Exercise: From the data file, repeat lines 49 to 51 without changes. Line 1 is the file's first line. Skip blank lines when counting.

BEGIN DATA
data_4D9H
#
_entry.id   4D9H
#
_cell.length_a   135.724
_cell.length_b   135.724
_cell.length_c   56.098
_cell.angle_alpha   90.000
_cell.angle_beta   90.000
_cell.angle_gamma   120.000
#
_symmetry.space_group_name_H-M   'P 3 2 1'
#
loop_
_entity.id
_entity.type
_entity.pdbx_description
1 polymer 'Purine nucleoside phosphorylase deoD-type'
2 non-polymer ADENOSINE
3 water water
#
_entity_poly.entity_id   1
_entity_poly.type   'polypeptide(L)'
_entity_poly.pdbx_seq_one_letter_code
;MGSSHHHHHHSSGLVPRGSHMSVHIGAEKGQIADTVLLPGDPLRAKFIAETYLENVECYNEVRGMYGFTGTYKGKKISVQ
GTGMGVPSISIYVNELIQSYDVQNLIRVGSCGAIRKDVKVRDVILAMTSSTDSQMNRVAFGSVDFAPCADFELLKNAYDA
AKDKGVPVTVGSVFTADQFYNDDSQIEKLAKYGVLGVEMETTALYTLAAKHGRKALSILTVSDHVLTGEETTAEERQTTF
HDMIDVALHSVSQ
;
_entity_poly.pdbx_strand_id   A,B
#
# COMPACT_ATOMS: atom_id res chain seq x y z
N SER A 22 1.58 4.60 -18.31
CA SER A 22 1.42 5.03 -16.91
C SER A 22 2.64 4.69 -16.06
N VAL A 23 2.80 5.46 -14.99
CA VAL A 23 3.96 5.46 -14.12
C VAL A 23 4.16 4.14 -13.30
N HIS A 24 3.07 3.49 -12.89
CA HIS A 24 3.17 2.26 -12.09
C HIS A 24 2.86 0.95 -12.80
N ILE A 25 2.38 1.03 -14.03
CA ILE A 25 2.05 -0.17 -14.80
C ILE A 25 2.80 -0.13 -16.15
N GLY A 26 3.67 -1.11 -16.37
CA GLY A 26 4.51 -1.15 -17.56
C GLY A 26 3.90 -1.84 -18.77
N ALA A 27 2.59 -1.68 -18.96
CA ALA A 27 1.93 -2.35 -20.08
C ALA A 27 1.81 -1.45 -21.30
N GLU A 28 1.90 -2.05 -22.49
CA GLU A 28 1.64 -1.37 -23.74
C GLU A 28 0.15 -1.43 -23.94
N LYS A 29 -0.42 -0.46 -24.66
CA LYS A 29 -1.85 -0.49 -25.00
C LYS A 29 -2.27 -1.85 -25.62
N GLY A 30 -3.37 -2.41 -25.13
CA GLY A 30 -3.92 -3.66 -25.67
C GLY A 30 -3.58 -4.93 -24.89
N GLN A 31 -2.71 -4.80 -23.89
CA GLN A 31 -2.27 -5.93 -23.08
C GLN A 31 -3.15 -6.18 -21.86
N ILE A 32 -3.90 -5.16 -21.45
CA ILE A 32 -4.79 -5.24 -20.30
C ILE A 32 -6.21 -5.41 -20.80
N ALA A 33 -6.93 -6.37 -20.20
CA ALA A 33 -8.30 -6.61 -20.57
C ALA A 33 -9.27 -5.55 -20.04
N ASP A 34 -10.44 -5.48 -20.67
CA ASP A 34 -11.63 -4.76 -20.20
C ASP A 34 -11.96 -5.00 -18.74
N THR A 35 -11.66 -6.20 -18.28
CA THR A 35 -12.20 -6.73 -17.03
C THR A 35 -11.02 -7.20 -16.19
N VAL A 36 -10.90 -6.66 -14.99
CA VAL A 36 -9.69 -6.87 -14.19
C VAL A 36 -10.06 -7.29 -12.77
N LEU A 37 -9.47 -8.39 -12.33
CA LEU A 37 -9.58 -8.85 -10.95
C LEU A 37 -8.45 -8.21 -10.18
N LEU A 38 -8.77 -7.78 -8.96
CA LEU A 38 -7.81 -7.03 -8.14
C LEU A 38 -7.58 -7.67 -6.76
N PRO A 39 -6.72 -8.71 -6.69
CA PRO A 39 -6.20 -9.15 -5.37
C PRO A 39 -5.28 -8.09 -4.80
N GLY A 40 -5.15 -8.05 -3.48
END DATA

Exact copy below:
CA ALA A 27 1.93 -2.35 -20.08
C ALA A 27 1.81 -1.45 -21.30
N GLU A 28 1.90 -2.05 -22.49